by Walter E. Jacobson · Filed Under: Happiness · Inspiration · Motivation · Personal Development · Politics · Relationships · Self-Improvement · Spirituality · Success · Well-Being
The tea party movement is not something that was cooked up overnight. It is the result of many years of disappointment, anger, fear, frustration, and resentment.
Our government (more specifically, the political parties running our government, our country, and our planet into the ground) mired in waste, corruption, abuse, and selfish special interests, unresponsive to the growing anger and angst of the American people, and not taking the American people’s discontentment seriously enough to change its behavior, created a pressure cooker, of sorts, whereby the pent-up frustrations and sense of powerlessness exploded onto the political landscape in the form of a radical rather than a more moderate solution.
However positive aspects of the tea party movement may be, there are elements of its rhetoric and ideology which are aggressive, divisive, radical and reactionary in various respects, and which are, consequently, not necessarily in the nation’s best interests in the long run.
The same scenario occurs in personal relationships. If there are grievances in the relationship — with partners feeling that their needs are not being met and that there is no effective means for communication and change — anger and resentments will build to the point where extreme situations are generated which are usually impulsive, aggressive, and counterproductive to the repair and well-being of the relationship.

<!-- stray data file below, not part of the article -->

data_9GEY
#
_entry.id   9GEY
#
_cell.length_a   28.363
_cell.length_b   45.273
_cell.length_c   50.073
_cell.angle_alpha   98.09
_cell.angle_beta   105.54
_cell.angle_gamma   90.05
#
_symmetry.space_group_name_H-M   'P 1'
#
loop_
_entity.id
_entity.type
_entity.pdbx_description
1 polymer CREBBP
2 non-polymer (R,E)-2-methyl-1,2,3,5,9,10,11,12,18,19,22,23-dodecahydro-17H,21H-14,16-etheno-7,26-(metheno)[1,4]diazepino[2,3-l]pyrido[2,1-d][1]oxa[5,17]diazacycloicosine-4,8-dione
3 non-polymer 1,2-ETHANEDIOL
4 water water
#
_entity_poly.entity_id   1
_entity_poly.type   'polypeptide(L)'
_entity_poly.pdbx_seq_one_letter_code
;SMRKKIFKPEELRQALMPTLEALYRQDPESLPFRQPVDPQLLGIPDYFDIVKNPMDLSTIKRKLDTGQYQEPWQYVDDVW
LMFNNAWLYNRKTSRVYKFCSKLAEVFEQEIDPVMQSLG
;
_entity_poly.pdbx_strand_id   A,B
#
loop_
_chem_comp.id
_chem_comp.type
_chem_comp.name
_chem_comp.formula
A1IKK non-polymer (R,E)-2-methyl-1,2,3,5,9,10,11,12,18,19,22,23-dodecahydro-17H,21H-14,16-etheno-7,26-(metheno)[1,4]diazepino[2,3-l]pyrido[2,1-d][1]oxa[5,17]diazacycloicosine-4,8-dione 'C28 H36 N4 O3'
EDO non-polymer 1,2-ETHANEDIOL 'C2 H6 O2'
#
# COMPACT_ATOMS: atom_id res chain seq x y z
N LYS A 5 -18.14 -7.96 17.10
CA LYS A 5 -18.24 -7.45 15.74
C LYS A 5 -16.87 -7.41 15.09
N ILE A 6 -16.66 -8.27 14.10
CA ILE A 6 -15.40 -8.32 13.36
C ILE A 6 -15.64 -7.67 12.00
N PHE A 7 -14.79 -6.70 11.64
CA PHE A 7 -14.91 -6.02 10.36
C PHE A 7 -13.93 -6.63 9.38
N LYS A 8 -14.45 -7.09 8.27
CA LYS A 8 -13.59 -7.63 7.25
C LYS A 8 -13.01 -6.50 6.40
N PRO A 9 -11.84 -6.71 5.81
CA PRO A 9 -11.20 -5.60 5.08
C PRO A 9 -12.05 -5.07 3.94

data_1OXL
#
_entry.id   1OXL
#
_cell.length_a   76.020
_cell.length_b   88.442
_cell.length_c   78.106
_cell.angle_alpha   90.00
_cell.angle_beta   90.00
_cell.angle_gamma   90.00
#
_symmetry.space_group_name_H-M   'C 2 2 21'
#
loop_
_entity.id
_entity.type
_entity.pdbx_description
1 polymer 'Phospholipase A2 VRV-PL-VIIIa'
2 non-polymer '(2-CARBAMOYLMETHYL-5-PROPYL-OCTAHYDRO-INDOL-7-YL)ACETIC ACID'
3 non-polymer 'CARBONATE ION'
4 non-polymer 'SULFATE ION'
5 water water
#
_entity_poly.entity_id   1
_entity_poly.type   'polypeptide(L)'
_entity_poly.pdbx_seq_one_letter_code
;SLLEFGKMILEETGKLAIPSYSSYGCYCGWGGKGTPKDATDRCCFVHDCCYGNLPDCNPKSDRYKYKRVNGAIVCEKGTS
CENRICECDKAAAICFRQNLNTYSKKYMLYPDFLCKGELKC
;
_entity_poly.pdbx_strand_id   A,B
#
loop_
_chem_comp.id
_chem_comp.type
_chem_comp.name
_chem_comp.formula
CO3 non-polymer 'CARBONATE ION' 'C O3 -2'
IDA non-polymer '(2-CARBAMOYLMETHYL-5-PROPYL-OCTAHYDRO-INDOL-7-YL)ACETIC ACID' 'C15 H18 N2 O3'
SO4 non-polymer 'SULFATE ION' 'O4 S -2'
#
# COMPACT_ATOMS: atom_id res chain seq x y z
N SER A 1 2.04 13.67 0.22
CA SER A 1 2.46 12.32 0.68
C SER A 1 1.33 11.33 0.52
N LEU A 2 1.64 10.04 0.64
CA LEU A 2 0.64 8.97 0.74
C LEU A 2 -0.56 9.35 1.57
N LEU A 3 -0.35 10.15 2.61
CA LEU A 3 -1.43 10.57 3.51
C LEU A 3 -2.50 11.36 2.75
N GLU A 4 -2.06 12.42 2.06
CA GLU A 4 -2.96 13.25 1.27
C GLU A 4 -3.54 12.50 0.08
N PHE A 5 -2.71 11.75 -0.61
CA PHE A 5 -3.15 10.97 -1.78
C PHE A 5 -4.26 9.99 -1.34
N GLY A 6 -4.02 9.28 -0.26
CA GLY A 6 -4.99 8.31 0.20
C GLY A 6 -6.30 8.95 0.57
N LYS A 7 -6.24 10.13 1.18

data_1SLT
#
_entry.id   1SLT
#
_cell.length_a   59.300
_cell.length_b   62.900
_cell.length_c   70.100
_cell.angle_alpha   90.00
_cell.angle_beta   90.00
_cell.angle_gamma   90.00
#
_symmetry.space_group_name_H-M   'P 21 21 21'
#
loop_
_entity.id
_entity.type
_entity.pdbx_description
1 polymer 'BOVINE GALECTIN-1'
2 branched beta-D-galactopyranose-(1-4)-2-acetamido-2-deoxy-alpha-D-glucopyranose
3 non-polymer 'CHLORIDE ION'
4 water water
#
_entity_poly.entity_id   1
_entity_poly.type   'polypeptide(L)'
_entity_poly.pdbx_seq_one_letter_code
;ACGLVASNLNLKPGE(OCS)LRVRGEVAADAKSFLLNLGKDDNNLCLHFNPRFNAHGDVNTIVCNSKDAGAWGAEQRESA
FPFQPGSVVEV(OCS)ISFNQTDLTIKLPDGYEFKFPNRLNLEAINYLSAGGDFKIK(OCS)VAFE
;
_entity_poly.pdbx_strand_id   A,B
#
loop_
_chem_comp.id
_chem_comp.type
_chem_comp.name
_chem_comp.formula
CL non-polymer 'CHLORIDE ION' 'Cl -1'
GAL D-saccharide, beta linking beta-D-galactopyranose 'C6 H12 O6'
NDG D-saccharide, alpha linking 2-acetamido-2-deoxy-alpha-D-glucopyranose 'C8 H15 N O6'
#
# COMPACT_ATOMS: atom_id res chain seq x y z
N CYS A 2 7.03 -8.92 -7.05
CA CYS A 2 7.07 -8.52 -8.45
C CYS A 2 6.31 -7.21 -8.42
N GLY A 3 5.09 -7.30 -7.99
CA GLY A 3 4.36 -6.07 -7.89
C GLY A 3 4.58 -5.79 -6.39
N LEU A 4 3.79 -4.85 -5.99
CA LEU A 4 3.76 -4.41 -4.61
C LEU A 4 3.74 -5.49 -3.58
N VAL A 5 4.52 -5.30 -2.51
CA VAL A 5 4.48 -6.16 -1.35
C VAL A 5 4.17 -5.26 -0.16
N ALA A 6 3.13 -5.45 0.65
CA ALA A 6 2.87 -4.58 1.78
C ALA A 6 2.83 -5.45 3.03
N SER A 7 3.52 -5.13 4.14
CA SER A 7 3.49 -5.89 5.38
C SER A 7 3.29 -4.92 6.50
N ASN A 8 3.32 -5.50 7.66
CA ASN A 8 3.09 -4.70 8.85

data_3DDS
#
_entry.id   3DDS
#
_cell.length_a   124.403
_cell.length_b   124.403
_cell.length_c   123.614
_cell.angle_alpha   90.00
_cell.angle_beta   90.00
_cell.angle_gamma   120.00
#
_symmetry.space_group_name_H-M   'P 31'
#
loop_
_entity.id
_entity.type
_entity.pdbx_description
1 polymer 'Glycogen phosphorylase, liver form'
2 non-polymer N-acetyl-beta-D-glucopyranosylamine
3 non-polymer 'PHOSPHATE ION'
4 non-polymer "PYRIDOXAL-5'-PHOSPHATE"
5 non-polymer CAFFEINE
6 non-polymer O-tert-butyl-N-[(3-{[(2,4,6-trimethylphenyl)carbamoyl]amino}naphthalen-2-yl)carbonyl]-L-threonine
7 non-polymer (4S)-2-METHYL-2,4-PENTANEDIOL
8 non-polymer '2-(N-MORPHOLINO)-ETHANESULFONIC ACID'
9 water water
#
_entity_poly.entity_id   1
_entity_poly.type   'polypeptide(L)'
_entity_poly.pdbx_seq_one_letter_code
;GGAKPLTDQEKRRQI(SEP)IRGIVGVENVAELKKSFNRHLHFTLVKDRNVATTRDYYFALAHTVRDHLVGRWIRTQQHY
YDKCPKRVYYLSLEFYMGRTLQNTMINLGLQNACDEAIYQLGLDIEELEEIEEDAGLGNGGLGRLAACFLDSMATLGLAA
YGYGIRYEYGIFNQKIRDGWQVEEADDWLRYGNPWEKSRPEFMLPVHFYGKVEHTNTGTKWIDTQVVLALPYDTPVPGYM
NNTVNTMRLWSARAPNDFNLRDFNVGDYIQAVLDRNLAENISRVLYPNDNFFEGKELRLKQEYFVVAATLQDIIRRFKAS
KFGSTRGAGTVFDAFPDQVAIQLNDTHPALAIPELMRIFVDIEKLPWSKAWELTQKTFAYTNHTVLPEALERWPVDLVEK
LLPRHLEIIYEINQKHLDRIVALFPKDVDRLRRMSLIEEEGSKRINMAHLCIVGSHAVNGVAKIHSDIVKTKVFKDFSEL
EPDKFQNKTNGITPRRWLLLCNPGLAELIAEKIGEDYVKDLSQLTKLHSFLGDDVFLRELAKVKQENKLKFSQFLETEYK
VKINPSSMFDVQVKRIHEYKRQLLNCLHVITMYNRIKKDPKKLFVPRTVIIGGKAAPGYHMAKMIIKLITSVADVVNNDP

For example, one partner may have an affair. One partner may become emotionally or physically abusive. Accidents may happen in cars when partners are screaming at each other while driving. Accidents may occur in the home when partners are distracted and imbalanced by their stress and their anger.
It is a fact that stress and anger suppress the immune system, make people more susceptible to illness, and make it harder for people to recover from illness, all of which behooves us to consider the possibility of our pent-up anger and stress generating cancers, heart disease, and strokes.
In summary, when our relationships are suffering, best not to wait for an extreme or catastrophic development before taking action. Best not to have a crisis be our wake-up call to pay attention to the relationship.
Best we recognize problems as they develop and address grievances in an effective way such that the relationship gets stronger and endures the test of time.